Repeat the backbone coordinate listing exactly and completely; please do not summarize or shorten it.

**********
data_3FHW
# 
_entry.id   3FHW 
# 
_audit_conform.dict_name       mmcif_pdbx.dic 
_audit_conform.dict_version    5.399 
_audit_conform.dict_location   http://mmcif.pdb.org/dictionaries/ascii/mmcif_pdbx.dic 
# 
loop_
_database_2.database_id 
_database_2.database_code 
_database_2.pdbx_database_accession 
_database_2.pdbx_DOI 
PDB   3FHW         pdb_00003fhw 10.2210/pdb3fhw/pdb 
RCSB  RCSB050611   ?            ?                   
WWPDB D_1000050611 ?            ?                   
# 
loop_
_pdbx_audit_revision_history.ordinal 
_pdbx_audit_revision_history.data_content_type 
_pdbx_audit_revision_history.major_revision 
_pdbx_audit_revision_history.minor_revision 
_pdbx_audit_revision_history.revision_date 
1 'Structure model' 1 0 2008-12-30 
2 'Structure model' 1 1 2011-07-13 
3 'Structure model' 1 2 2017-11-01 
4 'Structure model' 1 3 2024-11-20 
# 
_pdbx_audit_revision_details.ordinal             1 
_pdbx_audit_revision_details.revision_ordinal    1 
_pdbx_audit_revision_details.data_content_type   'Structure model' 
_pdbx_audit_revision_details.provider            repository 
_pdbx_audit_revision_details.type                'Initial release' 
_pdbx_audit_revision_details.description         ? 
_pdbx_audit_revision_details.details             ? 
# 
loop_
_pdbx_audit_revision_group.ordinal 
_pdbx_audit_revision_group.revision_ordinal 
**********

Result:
data_3FHW
# 
_entry.id   3FHW 
# 
_audit_conform.dict_name       mmcif_pdbx.dic 
_audit_conform.dict_version    5.399 
_audit_conform.dict_location   http://mmcif.pdb.org/dictionaries/ascii/mmcif_pdbx.dic 
# 
loop_
_database_2.database_id 
_database_2.database_code 
_database_2.pdbx_database_accession 
_database_2.pdbx_DOI 
PDB   3FHW         pdb_00003fhw 10.2210/pdb3fhw/pdb 
RCSB  RCSB050611   ?            ?                   
WWPDB D_1000050611 ?            ?                   
# 
loop_
_pdbx_audit_revision_history.ordinal 
_pdbx_audit_revision_history.data_content_type 
_pdbx_audit_revision_history.major_revision 
_pdbx_audit_revision_history.minor_revision 
_pdbx_audit_revision_history.revision_date 
1 'Structure model' 1 0 2008-12-30 
2 'Structure model' 1 1 2011-07-13 
3 'Structure model' 1 2 2017-11-01 
4 'Structure model' 1 3 2024-11-20 
# 
_pdbx_audit_revision_details.ordinal             1 
_pdbx_audit_revision_details.revision_ordinal    1 
_pdbx_audit_revision_details.data_content_type   'Structure model' 
_pdbx_audit_revision_details.provider            repository 
_pdbx_audit_revision_details.type                'Initial release' 
_pdbx_audit_revision_details.description         ? 
_pdbx_audit_revision_details.details             ? 
# 
loop_
_pdbx_audit_revision_group.ordinal 
_pdbx_audit_revision_group.revision_ordinal 